This kind of villa—the country residential estate of an aristocrat—was further developed in the 15th through the 17th century in Italy. During the Renaissance the villa group began to have an axial composition, with the main building—the casino—in the center. A great deal of importance was attached to architectural solutions for the support walls and the terraces, which were connected by staircases with numerous flights. Combined with landscaped areas, these elements visually united the house and the park with the surrounding landscape (the villa of Pope Julius III in Rome, 1550-55, architects G. Vignola, B. Ammanati, and G. Vasari; the Villa Rotonda near Vicenza, 1551-67, architect A. Palladio, completed during 1580-91 by the architect V. Scamozzi; and Cambiaso near Genoa, 1548, architect G. Alessi). The natural grace and simplicity of the Renaissance villa gave way to the ornate baroque villa’s intricate, fanciful composition, which was designed to produce a sprawling effect by means of the viewer’s consecutive perception of separate buildings in the group. During the baroque period, the large park with pavilions, statues, and cascades formed an artificial, multilevel landscape, the view of which was completed by the casino (the Aldobrandini villa in Frascati, 1598-1603, architects G. della Porta and C. Maderno; completed by C. Fontana).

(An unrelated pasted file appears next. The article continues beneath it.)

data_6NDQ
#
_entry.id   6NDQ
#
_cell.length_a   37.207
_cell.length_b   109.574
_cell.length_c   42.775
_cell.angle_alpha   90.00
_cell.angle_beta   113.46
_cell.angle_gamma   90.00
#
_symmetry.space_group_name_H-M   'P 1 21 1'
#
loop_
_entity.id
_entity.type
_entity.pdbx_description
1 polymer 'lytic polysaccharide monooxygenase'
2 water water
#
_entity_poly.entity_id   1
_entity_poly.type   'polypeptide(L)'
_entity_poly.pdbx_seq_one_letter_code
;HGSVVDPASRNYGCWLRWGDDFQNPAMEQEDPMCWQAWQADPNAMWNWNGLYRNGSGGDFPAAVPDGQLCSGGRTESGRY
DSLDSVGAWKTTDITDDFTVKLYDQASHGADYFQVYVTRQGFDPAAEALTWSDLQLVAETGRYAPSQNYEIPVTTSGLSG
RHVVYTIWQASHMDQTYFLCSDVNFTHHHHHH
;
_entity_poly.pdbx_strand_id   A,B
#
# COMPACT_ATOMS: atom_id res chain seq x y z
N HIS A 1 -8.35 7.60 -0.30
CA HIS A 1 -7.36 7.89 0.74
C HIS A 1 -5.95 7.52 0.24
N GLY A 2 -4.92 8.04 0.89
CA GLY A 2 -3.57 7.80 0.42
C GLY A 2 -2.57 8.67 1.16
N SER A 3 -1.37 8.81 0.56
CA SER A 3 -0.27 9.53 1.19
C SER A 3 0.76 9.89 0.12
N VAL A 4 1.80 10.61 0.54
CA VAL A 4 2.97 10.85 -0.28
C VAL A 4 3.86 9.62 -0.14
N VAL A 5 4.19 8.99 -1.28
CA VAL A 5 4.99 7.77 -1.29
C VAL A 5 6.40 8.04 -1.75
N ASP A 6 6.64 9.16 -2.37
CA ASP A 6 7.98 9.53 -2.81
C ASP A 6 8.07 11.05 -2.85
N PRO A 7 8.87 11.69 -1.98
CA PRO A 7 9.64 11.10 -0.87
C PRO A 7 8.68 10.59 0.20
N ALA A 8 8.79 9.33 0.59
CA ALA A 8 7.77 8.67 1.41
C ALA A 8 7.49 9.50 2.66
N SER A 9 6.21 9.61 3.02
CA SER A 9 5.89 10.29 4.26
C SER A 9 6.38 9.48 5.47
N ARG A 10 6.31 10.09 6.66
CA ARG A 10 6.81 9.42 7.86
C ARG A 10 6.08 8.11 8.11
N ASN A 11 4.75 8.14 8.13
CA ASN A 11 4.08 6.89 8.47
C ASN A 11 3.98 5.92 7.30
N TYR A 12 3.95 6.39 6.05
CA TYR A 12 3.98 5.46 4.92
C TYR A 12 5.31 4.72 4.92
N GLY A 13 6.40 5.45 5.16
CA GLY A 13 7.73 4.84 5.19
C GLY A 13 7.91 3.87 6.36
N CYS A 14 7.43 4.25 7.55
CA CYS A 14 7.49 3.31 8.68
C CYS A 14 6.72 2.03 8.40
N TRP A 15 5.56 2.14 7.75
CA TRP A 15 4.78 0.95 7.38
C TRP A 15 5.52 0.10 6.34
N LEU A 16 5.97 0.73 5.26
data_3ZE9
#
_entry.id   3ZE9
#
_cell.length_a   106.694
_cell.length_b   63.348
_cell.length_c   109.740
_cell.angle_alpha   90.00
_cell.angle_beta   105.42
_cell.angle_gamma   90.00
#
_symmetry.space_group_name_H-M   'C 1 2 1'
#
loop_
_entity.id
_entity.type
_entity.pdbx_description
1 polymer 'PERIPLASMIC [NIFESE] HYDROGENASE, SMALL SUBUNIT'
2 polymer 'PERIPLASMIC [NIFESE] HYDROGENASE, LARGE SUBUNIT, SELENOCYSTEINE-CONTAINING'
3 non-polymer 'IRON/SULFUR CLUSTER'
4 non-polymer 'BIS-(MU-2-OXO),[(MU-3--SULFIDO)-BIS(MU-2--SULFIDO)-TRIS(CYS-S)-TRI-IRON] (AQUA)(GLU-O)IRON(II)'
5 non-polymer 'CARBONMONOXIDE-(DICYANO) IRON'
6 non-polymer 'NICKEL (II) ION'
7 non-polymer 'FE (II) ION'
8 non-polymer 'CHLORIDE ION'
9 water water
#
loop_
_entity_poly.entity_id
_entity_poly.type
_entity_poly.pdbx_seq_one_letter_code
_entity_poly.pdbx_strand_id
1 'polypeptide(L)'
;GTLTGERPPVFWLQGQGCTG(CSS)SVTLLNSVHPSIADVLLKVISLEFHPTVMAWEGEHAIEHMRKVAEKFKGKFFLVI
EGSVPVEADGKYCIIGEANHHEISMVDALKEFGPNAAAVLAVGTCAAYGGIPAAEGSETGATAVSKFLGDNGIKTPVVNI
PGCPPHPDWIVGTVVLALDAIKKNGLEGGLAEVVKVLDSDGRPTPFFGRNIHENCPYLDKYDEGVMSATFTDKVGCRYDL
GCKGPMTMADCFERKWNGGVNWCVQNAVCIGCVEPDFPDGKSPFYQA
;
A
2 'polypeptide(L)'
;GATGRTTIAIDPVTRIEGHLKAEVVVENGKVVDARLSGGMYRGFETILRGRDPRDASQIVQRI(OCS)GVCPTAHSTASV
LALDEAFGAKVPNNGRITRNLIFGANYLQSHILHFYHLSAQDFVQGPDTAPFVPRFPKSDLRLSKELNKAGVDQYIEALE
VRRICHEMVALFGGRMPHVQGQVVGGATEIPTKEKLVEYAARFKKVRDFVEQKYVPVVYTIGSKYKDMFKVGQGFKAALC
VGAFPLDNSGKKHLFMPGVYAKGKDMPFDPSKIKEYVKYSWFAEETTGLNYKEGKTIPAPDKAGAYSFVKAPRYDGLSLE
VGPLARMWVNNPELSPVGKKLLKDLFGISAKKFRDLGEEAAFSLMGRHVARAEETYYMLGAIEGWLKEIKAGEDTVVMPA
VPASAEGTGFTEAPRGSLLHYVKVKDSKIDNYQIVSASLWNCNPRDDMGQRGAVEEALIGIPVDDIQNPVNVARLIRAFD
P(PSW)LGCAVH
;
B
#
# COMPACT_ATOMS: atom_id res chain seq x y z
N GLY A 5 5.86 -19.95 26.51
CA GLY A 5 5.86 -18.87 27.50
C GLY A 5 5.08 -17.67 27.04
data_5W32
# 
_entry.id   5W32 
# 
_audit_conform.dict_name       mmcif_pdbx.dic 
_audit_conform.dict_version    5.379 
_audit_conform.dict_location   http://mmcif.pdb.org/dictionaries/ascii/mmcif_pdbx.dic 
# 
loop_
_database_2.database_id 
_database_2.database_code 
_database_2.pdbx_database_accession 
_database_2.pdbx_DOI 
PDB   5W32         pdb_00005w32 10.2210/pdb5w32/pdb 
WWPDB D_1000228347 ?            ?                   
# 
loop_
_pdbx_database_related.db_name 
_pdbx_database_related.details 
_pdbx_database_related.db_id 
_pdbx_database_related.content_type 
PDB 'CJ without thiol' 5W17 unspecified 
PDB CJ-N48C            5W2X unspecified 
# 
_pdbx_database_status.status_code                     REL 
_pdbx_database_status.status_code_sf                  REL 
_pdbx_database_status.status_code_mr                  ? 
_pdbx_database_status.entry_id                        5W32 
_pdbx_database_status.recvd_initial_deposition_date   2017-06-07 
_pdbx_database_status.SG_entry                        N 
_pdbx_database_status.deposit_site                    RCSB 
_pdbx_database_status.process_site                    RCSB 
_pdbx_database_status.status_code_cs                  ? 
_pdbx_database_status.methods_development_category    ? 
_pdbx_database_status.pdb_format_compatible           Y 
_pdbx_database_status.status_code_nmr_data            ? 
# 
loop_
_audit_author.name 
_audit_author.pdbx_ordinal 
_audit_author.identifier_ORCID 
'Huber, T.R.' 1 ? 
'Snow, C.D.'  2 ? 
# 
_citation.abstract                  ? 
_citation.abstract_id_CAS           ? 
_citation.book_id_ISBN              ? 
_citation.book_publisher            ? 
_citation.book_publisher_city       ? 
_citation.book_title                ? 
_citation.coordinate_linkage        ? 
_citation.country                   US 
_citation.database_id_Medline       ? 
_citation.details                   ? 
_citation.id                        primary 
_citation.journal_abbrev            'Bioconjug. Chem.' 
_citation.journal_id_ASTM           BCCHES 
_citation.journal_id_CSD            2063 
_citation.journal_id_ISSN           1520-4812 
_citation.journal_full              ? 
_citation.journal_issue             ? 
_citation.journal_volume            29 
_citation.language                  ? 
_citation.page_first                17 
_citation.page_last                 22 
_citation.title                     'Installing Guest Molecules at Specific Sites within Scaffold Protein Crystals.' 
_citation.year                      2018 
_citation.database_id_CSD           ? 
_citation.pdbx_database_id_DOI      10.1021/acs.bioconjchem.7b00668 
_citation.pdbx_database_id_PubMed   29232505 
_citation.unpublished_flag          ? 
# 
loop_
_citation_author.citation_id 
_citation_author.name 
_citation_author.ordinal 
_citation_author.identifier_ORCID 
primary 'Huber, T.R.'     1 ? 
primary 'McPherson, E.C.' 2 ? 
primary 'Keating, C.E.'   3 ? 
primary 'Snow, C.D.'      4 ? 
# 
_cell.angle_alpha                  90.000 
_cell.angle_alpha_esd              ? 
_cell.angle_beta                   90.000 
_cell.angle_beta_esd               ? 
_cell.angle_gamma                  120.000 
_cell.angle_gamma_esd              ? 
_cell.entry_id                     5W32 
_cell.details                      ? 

In the 19th century comfortable, private residences with gardens or parks in the wealthier sections of a city or suburb or at a resort were called villas. In the 20th century the term “villa” is often applied to any comfortable, isolated country home for one family. Because many of these houses are built to individual orders without the usual restrictions on the architect, the construction of country homes in contemporary architecture abroad is often experimental. In construction and planning, new solutions are being sought to create maximum comfort and unity with surrounding nature (for example, the villa in Garches, Haut-de-Seine Department, France, 1927, designed by Le Corbusier).